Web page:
For two decades, we have conducted interviews with Bushman elders across Botswana and Namibia. Here we report the commentary of elders who reside at the Nyae Nyae Conservancy in Namibia. Interviews were mostly conducted between 2000-2012 (see Keeney, 1999; Keeney, 2002). Following years of establishing close relations with numerous members of several Bushman communities (that included being adopted and receiving Ju'/hoan names), we were accepted as members of their healing tradition and even called n/om-kxaosi. With this inclusion in their ritualistic life, we had conversations with elder healers in multiple roles including colleagues inside a healing fraternity and as scholars trying to understand the way they conceptualize their practice. …

The rest of this article is only available to active members of Questia

Already a member? Log in now.

Notes for this article

Add a new note
If you are trying to select text to create highlights or citations, remember that you must now click or tap on the first word, and then click or tap on the last word.
One moment ...
Default project is now your active project.
Project items

Items saved from this article

This article has been saved
Highlights (0)
Some of your highlights are legacy items.

Highlights saved before July 30, 2012 will not be displayed on their respective source pages.

You can easily re-create the highlights by opening the book page or article, selecting the text, and clicking “Highlight.”

Citations (0)
Some of your citations are legacy items.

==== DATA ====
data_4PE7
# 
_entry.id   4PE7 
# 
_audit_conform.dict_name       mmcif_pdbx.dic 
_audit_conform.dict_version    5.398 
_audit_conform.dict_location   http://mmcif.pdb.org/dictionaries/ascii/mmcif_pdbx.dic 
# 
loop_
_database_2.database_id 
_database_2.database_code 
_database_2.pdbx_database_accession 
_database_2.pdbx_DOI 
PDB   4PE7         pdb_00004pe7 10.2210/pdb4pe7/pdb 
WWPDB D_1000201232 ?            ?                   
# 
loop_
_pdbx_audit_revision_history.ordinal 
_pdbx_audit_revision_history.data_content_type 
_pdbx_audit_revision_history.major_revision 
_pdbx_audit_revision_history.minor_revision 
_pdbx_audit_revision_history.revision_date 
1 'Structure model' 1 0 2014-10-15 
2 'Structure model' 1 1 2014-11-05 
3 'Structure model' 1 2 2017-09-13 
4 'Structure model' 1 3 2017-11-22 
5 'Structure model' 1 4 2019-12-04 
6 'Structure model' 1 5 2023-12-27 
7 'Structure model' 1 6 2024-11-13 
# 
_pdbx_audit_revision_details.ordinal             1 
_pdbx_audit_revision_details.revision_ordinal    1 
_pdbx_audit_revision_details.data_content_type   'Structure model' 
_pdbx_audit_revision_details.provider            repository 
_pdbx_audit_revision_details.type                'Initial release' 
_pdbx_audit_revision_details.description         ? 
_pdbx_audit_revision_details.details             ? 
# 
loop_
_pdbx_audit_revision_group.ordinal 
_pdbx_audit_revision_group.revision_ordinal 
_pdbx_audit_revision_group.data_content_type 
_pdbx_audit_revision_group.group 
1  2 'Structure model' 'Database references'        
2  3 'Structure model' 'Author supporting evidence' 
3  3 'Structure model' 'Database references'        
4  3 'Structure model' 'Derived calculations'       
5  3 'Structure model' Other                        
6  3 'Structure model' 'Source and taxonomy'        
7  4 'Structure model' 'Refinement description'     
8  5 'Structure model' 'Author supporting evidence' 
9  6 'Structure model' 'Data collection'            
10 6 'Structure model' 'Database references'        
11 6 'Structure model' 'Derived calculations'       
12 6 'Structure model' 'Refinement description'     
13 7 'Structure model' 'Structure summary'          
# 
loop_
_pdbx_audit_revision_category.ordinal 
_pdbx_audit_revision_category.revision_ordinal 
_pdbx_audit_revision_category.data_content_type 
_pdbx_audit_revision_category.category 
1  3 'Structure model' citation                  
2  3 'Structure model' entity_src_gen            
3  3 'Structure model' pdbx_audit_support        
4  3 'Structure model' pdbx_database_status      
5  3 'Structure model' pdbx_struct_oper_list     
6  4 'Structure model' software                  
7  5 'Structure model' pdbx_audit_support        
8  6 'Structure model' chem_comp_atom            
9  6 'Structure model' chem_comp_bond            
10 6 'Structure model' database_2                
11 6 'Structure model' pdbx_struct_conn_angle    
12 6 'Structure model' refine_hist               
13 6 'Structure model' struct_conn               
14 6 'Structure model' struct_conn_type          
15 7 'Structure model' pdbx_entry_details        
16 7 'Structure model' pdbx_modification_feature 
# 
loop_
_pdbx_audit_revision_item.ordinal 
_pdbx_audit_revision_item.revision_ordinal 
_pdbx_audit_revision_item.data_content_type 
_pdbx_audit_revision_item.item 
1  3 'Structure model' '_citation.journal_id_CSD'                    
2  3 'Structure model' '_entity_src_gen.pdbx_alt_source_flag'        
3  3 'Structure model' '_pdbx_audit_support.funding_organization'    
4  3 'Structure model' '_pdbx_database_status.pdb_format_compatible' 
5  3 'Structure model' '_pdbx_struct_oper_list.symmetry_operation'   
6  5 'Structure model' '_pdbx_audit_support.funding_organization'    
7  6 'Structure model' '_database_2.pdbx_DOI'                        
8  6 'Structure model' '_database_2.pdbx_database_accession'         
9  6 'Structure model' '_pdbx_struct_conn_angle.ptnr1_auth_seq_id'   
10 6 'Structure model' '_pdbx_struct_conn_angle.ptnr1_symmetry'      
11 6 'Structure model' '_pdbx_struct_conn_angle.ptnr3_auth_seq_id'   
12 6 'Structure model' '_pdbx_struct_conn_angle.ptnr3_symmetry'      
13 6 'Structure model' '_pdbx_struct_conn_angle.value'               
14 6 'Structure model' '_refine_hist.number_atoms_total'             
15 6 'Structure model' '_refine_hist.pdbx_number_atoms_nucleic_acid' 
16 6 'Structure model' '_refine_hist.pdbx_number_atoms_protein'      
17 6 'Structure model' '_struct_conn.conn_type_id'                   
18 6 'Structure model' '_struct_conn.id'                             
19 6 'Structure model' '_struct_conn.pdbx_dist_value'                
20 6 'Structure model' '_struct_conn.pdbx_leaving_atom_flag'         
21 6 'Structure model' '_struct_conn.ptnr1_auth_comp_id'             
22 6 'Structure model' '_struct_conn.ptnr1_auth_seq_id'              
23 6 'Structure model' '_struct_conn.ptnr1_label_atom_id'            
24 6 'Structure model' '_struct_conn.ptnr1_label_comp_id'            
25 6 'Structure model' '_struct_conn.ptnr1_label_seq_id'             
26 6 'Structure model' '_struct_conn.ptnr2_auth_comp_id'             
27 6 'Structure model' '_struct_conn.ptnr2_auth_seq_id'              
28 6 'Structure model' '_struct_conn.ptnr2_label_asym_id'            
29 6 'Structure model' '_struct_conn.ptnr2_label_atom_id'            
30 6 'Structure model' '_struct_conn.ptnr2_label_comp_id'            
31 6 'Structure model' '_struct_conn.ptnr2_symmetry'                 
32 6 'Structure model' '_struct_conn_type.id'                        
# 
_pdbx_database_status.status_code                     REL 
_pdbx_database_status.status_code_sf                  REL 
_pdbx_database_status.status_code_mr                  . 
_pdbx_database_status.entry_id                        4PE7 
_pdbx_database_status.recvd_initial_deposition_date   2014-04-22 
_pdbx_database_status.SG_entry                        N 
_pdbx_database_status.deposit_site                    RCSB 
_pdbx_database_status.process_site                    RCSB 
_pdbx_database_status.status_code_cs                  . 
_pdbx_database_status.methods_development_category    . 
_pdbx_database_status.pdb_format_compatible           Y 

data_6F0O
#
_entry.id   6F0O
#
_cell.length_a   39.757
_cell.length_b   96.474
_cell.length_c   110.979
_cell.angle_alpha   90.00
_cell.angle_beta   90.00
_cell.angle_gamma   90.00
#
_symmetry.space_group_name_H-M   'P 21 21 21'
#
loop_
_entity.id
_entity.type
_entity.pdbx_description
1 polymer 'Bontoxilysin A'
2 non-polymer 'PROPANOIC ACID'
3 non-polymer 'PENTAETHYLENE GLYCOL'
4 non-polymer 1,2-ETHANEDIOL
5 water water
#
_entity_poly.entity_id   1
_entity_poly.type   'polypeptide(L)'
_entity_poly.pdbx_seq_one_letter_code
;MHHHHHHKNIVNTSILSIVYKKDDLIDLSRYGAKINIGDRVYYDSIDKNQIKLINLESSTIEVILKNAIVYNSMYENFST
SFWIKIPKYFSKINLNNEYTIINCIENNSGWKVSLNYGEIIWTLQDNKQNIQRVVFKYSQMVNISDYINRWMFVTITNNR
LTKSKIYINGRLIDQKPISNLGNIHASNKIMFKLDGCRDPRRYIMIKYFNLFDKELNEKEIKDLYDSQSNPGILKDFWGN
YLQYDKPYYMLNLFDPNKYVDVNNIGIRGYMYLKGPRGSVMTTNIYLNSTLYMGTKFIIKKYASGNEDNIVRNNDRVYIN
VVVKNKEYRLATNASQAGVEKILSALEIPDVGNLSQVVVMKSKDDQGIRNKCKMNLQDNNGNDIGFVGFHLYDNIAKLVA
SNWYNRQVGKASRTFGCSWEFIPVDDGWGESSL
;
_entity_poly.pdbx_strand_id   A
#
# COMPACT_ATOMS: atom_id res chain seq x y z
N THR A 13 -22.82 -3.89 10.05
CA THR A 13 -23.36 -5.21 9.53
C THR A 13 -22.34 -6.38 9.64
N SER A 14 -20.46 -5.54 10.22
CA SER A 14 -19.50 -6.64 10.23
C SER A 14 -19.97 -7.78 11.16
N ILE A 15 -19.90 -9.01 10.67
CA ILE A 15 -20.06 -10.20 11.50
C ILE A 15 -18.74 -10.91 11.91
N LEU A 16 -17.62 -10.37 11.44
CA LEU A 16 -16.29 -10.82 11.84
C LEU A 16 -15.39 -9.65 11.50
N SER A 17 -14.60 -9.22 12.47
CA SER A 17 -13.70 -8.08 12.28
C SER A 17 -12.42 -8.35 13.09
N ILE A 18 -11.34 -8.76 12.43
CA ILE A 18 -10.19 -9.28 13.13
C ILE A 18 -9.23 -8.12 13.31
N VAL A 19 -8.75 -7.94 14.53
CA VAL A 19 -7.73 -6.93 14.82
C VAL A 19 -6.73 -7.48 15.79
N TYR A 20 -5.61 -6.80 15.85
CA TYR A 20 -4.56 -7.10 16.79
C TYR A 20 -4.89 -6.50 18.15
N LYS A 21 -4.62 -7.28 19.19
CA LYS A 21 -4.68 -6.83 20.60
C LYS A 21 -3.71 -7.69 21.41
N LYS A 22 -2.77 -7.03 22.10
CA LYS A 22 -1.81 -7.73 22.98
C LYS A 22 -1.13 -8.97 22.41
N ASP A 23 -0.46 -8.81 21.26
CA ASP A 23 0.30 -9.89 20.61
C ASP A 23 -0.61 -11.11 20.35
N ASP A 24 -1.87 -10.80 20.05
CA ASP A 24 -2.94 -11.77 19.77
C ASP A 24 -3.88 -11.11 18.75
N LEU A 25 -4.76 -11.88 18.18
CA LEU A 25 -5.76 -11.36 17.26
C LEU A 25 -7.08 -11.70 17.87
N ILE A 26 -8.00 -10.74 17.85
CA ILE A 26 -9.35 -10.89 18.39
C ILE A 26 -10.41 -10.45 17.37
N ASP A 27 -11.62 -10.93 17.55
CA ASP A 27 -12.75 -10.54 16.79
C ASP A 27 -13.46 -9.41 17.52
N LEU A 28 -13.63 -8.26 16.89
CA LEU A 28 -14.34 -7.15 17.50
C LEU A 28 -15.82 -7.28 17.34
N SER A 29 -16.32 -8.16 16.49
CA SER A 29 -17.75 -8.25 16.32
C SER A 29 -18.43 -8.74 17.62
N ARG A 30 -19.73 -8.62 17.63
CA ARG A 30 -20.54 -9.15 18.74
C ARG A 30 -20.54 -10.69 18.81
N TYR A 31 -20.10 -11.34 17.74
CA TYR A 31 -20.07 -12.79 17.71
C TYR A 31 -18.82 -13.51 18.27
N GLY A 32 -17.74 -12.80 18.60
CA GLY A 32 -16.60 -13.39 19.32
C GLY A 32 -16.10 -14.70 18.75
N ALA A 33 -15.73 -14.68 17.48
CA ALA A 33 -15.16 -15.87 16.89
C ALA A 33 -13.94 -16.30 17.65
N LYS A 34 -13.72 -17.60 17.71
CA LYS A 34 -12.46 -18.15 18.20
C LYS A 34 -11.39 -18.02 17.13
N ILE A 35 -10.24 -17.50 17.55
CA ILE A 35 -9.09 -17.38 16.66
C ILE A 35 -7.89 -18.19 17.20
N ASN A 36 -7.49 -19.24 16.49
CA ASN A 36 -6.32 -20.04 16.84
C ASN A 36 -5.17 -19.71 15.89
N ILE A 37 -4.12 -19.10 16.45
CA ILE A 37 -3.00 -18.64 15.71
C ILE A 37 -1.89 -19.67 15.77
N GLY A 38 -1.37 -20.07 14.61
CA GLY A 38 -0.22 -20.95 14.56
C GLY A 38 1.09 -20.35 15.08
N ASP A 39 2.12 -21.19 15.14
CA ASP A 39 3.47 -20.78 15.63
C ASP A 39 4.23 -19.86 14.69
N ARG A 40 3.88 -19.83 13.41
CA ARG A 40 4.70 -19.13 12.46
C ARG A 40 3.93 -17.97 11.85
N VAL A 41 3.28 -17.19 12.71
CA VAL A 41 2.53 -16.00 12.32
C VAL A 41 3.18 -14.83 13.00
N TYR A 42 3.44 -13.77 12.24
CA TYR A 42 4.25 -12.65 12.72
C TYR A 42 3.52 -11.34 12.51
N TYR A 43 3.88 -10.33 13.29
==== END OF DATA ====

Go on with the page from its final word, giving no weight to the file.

Any citation created before July 30, 2012 will labeled as a “Cited page.” New citations will be saved as cited passages, pages or articles.

We also added the ability to view new citations from your projects or the book or article where you created them.

Notes (0)
Bookmarks (0)

You have no saved items from this article

Project items include:
  • Saved book/article
  • Highlights
  • Quotes/citations
  • Notes
  • Bookmarks
Notes
Cite this article

Cited article

Style
Citations are available only to our active members.
Buy instant access to cite pages or passages in MLA, APA and Chicago citation styles.

(Einhorn, 1992, p. 25)

(Einhorn 25)

1. Lois J. Einhorn, Abraham Lincoln, the Orator: Penetrating the Lincoln Legend (Westport, CT: Greenwood Press, 1992), 25, http://www.questia.com/read/27419298.

Cited article

N/om, Change, and Social Work: A Recursive Frame Analysis of the Transformative Rituals of the Ju/'hoan Bushmen
Settings

Settings

Typeface
Text size Smaller Larger Reset View mode
Search within

Search within this article

Look up

Look up a word

  • Dictionary
  • Thesaurus
Please submit a word or phrase above.
Print this page

Print this page

Why can't I print more than one page at a time?

Help
Full screen

matching results for page

    Questia reader help

    How to highlight and cite specific passages

    1. Click or tap the first word you want to select.
    2. Click or tap the last word you want to select, and you’ll see everything in between get selected.
    3. You’ll then get a menu of options like creating a highlight or a citation from that passage of text.

    OK, got it!

    Cited passage

    Style
    Citations are available only to our active members.
    Buy instant access to cite pages or passages in MLA, APA and Chicago citation styles.

    "Portraying himself as an honest, ordinary person helped Lincoln identify with his audiences." (Einhorn, 1992, p. 25).

    "Portraying himself as an honest, ordinary person helped Lincoln identify with his audiences." (Einhorn 25)

    "Portraying himself as an honest, ordinary person helped Lincoln identify with his audiences."1

    1. Lois J. Einhorn, Abraham Lincoln, the Orator: Penetrating the Lincoln Legend (Westport, CT: Greenwood Press, 1992), 25, http://www.questia.com/read/27419298.

    Cited passage

    Thanks for trying Questia!

    Please continue trying out our research tools, but please note, full functionality is available only to our active members.

    Your work will be lost once you leave this Web page.

    Buy instant access to save your work.

    Already a member? Log in now.

    Oops!

    An unknown error has occurred. Please click the button below to reload the page. If the problem persists, please try again in a little while.